Also read: In UK, Jaishankar Tweets of Exposure to COVID-19 Positive Cases; Attends G7 Meet Virtually

Stating that he was not indulging in a blame game, Jaishankar said that the reality was that everyone let their guard down and not just the government. “There were repeated advisories going out and public health teams sent out. There was a move to ramp up oxygen production. The reality unfortunately was, as the numbers came down there was an amount of public confidence. This is genuinely not a blame game, but I don’t think anyone in the country can say we kept our guard up all the time.”

Asked about the mass gatherings and political rallies which took place as the second wave of COVID-19 infections swept across the country, Jaishankar said, “With the benefit of hindsight, it is easy to say we shouldn’t have allowed gatherings of any kind… We are a deeply democratic and political country and in a democracy, you can’t not have elections. Elections are sacrosanct.” He said that if the government had moved to cancel the elections, it would have been attacked for doing that.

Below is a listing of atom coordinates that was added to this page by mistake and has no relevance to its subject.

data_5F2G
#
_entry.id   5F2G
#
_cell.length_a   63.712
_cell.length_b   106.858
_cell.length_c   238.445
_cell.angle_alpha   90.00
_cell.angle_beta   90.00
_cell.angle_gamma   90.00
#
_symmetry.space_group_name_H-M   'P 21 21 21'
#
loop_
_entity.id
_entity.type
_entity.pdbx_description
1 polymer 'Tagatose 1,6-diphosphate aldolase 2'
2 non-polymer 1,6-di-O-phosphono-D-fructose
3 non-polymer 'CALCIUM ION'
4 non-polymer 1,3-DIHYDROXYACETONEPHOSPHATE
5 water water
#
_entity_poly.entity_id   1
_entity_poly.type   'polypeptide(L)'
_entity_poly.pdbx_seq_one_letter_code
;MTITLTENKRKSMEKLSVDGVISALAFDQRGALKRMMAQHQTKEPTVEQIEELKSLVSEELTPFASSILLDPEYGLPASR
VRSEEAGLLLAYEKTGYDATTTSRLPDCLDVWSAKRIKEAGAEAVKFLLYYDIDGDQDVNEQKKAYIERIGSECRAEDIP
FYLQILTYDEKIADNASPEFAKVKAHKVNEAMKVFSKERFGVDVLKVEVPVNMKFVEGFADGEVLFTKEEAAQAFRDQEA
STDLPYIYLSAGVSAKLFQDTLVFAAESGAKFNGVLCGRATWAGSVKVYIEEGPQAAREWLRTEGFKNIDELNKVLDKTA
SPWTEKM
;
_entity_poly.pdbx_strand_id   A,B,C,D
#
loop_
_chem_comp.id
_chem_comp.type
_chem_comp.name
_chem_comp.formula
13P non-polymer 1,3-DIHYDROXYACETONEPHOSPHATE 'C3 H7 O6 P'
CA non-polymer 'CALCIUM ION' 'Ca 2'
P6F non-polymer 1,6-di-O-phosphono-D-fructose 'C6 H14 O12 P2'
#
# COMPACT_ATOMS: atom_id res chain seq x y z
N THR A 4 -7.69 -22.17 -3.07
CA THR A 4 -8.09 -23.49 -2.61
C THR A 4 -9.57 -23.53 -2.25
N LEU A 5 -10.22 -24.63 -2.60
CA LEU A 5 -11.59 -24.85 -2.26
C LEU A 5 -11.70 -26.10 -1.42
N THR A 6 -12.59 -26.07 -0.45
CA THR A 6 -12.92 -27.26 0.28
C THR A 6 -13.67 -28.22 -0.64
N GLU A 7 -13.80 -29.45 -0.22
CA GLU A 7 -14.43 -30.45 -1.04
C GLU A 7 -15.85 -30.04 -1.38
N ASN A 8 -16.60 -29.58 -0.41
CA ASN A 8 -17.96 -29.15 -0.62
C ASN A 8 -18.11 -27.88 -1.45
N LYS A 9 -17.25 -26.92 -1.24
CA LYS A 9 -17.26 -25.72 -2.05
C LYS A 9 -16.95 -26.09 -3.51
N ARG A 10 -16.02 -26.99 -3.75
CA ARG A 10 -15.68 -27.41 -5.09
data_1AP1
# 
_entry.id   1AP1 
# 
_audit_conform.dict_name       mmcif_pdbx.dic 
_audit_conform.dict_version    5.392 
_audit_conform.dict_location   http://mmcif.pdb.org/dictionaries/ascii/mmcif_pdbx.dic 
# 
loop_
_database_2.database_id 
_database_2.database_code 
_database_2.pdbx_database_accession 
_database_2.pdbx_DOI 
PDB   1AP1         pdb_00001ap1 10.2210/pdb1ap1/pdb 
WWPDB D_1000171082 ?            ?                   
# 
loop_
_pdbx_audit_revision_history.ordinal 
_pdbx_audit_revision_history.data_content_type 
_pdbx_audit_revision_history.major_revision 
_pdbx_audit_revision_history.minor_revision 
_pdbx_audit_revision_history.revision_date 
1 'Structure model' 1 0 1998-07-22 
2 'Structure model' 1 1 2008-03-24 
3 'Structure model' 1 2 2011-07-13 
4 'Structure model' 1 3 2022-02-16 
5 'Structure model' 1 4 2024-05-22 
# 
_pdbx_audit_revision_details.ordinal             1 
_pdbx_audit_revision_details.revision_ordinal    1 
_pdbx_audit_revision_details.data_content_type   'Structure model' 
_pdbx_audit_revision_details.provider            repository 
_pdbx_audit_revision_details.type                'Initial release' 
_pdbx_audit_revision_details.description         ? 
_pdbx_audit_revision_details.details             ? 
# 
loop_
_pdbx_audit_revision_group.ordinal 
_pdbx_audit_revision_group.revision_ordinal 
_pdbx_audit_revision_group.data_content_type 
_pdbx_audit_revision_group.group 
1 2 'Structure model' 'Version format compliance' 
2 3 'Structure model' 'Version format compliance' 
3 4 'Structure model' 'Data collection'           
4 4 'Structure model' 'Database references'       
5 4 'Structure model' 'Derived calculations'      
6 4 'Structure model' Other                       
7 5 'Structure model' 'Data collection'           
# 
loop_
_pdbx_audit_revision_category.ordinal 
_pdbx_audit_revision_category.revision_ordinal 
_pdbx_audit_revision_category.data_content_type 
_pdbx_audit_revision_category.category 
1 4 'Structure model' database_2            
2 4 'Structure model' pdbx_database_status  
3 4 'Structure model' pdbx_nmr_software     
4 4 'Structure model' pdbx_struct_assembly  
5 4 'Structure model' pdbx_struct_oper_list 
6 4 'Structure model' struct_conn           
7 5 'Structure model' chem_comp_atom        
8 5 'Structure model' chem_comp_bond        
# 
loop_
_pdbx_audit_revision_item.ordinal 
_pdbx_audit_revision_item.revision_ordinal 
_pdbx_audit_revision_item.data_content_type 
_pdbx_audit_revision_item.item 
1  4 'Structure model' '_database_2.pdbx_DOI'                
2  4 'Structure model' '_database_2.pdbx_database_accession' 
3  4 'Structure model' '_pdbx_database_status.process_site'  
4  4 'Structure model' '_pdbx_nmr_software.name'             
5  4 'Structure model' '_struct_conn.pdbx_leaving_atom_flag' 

In fact, critics of the government’s handling of the crisis have not faulted the holding of the recent elections per se so much as their extended schedule and free-for-all campaigning which was totally unmindful of the risks posed by the virus.

Though unprompted, the minister attempted to defend the holding of the Kumbh Mela by comparing the event – which 90 lakh people attended with the government’s active encouragement – with the farmers’ protest near Delhi, which was much smaller and which the government had actively opposed. “It can’t be that religious crowds are a problem but protest crowds are fine. At the end of the day, a crowd is a crowd  is a crowd.”

While saying he was happy to be part of a society where argumentation over policies took place, Jaishankar suggested now was not the time for the government’s critics to fault its handling as the country was facing an “existential” crisis: